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University of Dallas junior Elisa Ron (Politics & Economics) will have a unique opportunity to cultivate her fascination with international politics this summer. She’ll travel to London in May to take part in the Summer 2018 Hansard Society Scholars programme. This prestigious program includes a course in taught in conjunction with the London School of Economics and an internship in research, government or journalism in London.
Ron said that after returning from Rome, she knew she wanted to go back abroad. “I’m really looking forward to interacting with new people,” she said. “It’s a great chance to get out of my bubble.”
The Hansard programme application required Ron to submit a writing sample, a personal statement and two letters of recommendation. She said that she thought her semester in Rome may have been one factor that made her application competitive.
While Ron is still waiting for confirmation on where she’ll be placed, her first choice would be to work as an intern in research or at a think tank focusing on international affairs. Her second choice is to work in the British Parliament, and her third choice would be a journalism internship.
Ron believes that completing an internship abroad will undoubtedly bolster her resume. “Having work experience abroad tells future employers that I’m not just a tourist,” she said. Ron’s goal is to obtain a Ph.D. in International Comparative Politics.
For more information about internships or to make an appointment with an OPCD counselor, click here.
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Teresa Haney (Politics ’19) and Maureen O’Toole (Politics, ’19) are back at the University of Dallas for a after spending the fall semester as interns for the U.S. Embassy to the Holy See. And they both say there’s no doubt that their experiences will have positive effects on their futures.
Although Haney and O’Toole had different jobs in service to the embassy, both were surprised at how much responsibility and autonomy they were given as interns. Haney, who worked in Foreign Service, said that she was never given menial tasks. “I had to make briefing checklists, write biographies of visiting dignitaries, and research talking points on important issues,” she said. And although these tasks seemed daunting at first, Haney said that knowing she had the support of the Foreign Service team built her confidence. “I basically just figured out what to do,” she said. Haney felt that because her supervisors trusted her with important tasks, they were showing their confidence in her abilities. “It’s like they were saying, ‘We know you can do this.’”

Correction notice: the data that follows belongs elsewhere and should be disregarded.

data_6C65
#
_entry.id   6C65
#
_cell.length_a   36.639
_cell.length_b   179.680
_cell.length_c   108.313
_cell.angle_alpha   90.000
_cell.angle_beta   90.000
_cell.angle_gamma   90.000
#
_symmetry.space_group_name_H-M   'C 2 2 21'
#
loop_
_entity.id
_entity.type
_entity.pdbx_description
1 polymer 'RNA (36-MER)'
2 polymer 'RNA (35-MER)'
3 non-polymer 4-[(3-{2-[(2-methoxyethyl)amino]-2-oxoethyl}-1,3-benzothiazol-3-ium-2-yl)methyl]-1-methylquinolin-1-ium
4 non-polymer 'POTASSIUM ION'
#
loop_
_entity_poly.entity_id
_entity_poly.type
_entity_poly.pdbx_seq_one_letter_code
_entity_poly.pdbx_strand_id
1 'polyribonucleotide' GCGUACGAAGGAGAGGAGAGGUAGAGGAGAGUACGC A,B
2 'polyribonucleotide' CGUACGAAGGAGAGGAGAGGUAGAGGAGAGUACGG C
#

O’Toole worked on social media at the embassy and learned that State Department writing follows its own particular style. “It’s very important to be clear and thorough. Although you’re not necessarily trying to prove a point, your writing must still be able to draw readers in,” she said. One of the highlights of O’Toole’s semester was working on a diplomatic dinner for seven U.S. Senators and their wives, including Texas Senator John Cornyn. While working on this event, O’Toole had the privilege of meeting Pope Francis.
Both women agreed that the internships provided them with deep experience that will inform their future career decisions. “Being in the Foreign Service really opened my eyes to many issues that the world is facing,” Haney said. When asked if she would recommend that other students consider interning abroad, O’Toole said, “I would definitely say go for it. I have no regrets.”
For more information on internships or to make an appointment with a career adviser, click here.